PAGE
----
I'm still deciding what method to start out with in real estate investing. One way that really interests me is land flipping using a delinquent tax list. Basically it's a list of people who owe back taxes to the county but are not in foreclosure yet, who may be motivated to sell their vacant land for very low prices. Episode 39 on the podcast :)
I've found that I can get this list from my county treasurer for $75 in an excel format. On the list: tax key, owner, owner address, property address, tax year, & taxes/penalties/etc due.
However, it does NOT break the listing down into categories like single family homes, commercial, land, etc.
The report would be for the county I live in, which is currently home to ~400,000 people and is the 3rd most populous county in Wisconsin.
For those who invest using this route (or have tried it), how do you deal with a list like this that won't break it down into type of property? I have no idea if it will have 100 or 10,000 listings to know how manageable it may or may not be. (I have more money than time these days, as we already own another unrelated business). Pay a virtual assistant to weed out everything except vacant land property and then I'd work off that list?
Just figured I'd ask around to see if I could get some feedback before spending the cash on something without having a plan. If you use or use this method, I would appreciate any advice. Thanks!
@Samantha Ruiz you could probably do it in about a day with a simple python script, also with this method you don't have to hire someone again when the new list comes out.
@Aaron K. *googles "what is a python script"*
I assume you don't mean me writing my own program, but paying someone to write the program for me? I'm just wondering how a program would work if the list itself doesn't specify what type of property it is. Can you explain it more?
And that is definitely something to be considered, since I'd assume you'd be looking at updated lists on a regular basis.
@Samantha Ruiz even with my janky programming I could probably cook something up in a week or so. Where you get the property type is going to depend. My county for example has a very user unfriendly interface so I'd probably use Redfin/ Zillow or RPR. However for more user friendly counties you could do it from the county website.
@Aaron K. Got it, I think! So it essentially would takes the property addresses, compares them to some database that will state the property type, and then organize them according to type?
@Samantha Ruiz yes
@Samantha Ruiz - If you have more money than time, just buy a list from a list broker. Or better yet, get a good relationship going with a title agency in your area. Many will get you a list for free. Just let them know your intent and what you are looking for, they can probably get you a list.
He are the steps you will need to follow:
- Get list of properties (see above)
- Do property research, many properties will be worth less than they owe in back taxes and penalties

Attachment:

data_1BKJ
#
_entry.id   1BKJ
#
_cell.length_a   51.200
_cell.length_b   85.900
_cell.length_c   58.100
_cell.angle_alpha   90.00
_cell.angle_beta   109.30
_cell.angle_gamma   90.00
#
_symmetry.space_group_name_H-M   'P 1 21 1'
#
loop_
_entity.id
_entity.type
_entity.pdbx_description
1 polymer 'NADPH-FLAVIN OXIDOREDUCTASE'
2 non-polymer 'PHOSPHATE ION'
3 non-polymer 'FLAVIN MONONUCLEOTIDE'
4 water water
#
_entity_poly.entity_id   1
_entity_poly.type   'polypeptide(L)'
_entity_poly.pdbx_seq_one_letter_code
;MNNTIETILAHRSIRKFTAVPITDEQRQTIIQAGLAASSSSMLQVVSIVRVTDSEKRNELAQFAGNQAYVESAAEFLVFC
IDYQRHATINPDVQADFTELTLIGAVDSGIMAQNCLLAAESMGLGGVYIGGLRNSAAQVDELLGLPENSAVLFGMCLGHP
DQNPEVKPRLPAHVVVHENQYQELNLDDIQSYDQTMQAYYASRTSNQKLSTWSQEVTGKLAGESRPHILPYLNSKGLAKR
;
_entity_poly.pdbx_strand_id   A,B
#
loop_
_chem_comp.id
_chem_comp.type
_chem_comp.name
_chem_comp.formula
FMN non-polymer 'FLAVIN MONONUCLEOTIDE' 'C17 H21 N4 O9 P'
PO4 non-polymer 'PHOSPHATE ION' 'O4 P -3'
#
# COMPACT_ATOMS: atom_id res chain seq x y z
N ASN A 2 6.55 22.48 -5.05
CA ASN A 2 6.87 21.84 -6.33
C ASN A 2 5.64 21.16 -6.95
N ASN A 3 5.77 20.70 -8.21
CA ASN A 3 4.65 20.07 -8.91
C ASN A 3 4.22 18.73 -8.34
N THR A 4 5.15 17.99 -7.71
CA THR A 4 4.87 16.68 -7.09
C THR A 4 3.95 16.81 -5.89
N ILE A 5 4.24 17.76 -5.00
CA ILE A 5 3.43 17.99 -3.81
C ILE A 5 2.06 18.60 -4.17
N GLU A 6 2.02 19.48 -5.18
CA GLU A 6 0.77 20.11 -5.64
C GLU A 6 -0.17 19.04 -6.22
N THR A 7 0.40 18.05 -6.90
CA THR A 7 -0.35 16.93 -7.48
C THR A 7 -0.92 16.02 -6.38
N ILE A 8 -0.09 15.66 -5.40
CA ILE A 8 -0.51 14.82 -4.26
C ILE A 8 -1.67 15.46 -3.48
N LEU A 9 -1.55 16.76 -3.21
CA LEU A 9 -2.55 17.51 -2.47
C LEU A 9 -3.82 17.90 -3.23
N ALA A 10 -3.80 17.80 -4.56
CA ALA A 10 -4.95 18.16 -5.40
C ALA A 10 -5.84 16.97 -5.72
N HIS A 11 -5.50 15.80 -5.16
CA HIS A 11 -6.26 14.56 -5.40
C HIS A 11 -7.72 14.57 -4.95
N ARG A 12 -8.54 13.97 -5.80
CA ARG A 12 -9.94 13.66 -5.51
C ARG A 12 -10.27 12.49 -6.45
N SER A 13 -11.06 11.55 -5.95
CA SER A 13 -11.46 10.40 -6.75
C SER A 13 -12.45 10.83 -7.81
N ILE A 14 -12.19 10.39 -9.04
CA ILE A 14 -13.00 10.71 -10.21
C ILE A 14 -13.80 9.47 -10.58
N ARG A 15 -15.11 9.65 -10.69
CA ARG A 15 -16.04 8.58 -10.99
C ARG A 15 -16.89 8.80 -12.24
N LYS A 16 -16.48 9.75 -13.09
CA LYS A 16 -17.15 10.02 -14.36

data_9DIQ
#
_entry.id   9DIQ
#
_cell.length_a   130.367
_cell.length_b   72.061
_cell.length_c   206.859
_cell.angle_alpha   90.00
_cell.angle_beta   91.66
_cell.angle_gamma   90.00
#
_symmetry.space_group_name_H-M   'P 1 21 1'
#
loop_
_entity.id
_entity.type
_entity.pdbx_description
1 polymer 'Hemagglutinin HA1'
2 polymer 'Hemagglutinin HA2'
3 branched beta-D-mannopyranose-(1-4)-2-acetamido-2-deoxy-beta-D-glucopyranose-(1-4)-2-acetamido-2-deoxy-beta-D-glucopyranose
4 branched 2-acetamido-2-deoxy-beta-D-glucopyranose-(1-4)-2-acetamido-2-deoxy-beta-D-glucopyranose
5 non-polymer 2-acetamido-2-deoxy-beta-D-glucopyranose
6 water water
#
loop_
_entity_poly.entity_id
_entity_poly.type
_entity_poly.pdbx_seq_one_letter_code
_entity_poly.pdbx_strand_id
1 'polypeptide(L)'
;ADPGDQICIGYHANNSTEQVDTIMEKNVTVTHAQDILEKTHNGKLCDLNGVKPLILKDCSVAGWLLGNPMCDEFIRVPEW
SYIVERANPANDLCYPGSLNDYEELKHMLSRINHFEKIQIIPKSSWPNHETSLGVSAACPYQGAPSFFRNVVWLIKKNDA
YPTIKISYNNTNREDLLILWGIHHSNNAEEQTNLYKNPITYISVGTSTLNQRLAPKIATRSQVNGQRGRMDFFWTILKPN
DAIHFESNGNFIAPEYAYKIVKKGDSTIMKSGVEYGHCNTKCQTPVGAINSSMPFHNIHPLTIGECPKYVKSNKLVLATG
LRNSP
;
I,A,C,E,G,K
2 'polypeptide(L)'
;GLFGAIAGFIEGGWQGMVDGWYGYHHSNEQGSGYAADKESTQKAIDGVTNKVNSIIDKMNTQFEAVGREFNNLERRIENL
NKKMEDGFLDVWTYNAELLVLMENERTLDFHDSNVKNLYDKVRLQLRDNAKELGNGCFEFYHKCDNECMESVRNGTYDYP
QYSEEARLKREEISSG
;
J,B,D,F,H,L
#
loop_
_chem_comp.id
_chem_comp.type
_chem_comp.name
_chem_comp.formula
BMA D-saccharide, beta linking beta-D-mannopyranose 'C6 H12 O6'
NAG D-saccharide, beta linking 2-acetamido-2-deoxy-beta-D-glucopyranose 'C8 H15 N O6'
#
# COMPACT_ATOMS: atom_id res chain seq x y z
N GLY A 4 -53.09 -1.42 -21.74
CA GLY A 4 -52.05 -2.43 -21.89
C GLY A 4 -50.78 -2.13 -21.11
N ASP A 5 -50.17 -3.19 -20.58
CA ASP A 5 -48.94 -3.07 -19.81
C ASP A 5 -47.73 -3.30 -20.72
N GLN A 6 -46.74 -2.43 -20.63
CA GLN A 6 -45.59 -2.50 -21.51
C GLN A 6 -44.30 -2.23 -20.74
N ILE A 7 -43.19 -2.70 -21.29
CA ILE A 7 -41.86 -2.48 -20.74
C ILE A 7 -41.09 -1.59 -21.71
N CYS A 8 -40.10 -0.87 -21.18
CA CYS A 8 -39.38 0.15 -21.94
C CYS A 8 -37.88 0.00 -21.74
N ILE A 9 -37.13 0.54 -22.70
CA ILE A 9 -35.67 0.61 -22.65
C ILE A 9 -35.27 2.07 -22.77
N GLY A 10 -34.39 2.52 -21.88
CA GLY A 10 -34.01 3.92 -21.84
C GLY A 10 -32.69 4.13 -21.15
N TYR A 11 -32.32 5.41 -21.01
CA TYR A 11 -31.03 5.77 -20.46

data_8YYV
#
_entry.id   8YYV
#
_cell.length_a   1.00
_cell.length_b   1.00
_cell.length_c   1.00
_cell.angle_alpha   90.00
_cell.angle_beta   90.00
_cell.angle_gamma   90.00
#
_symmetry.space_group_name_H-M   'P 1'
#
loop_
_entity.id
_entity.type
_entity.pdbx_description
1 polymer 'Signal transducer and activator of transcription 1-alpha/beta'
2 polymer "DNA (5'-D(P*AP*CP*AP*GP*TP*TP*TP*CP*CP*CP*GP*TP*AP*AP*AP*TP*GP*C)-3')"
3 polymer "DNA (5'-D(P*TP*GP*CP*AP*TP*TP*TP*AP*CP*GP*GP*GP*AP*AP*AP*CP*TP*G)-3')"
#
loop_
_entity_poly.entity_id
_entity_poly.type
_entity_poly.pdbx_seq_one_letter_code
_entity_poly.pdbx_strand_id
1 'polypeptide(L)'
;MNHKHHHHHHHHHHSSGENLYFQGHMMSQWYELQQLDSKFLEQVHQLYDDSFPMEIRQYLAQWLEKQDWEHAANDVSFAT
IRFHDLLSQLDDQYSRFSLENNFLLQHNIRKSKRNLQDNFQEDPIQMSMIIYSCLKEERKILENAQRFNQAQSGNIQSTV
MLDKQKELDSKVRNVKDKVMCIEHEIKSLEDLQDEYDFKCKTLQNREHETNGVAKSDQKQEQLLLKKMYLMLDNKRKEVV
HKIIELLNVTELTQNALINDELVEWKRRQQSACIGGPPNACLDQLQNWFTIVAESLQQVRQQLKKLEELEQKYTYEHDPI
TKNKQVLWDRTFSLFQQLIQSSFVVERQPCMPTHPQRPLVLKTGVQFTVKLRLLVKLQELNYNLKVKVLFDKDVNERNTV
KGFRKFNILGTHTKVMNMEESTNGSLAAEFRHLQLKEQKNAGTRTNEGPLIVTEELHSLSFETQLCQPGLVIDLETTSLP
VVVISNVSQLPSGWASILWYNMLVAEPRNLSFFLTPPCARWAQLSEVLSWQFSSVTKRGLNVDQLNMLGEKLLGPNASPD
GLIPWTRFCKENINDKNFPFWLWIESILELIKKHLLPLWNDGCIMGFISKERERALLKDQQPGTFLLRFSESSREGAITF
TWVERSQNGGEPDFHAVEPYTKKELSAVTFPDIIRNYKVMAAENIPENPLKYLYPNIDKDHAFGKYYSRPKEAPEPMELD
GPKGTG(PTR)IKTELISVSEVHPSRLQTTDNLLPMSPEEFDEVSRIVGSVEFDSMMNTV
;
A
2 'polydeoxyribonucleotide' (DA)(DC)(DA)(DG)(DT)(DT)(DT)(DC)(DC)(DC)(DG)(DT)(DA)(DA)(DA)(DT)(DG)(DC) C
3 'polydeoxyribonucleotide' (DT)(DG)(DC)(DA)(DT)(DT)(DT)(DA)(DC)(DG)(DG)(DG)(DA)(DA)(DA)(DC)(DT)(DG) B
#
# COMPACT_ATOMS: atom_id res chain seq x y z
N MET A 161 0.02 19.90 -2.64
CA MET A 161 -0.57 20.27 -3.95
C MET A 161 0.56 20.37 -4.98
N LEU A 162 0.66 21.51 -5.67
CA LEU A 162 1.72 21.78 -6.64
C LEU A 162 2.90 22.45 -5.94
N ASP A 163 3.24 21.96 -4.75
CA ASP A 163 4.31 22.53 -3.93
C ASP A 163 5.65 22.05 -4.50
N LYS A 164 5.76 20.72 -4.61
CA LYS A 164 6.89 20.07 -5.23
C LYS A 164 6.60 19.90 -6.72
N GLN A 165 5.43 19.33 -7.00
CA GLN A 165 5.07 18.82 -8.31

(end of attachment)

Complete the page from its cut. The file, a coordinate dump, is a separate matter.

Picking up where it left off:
- Mail letters or postcards, and/or make phone calls
- Once you get an interested party, do more due diligence (call county to verify due amount plus fees, verify other liens on the property such as HOA, etc...)
- Make offer
- Purchase property
- Sell property (or keep)
All of these steps above will take time and here are a few other things to keep in mind: most sellers will wait until the absolute last second, many will want to talk to you during the day (which will probably be inconvenient for you), most sellers that are delinquent on property taxes will also be behind on other taxes and fees (HOA, POA, utilities, etc...).
Feel free to reach out if you have questions.
@Andy Bauman , your post is really helpful, despite it being a bit disheartening, haha. I thought this might be a viable strategy if I could outsource some of the legwork like refining the list down to properties that are worth more than they owe & then working with it from there. At this point, even if I outsourced that work I don't think it would fit well in my current hectic life of working in/on our primary business. It would be one thing if this was a one time thing, or repeated only every 1-2 years to track down the next possible rental property purchase, but I think you'd really need to be repeating this process once a quarter at least because the profit comes from the purchase & sale of the land. I suppose you could always purchase & seller finance the property for more long term cash flow, but it still doesn't seem like it would be as much cash flow as a turnkey single family home or duplex, etc. Thinking this is another possibility to eliminate, at least for now, simply for the time factor.
@Samantha Ruiz - Anything in real estate will take time and/or money. Your most passive options in real estate will be note investing, hard money lending, commercial NNN real estate, and turn-key rentals. Most of these require some large capital requirements and intermittent time commitments for research and management of others.
On the seller financing of land, that is my current strategic focus. I specialize in land flipping and my main goal is to build passive income via seller financing to replace my income. I have assigned some properties, sold some for cash, but I have yet to actually seller finance any. I have quoted several, I figure that an average seller financing deal will be in the neighborhood of about $200 a month. So if your goal is $20k a month, you'll need 100 deals. I do know others that have seller financed land and they cashflow larger amounts like $400 or $500 a month on some properties, without the hassles of tenants.
I feel your pain - I also have a fulltime job where I work around 50 hours a week, have two boys under 10 that are in all sorts of sports and cub scouts, it is definitely hard to balance it all. But if I do nothing different, I'll hopefully retire at 70 if everything goes right.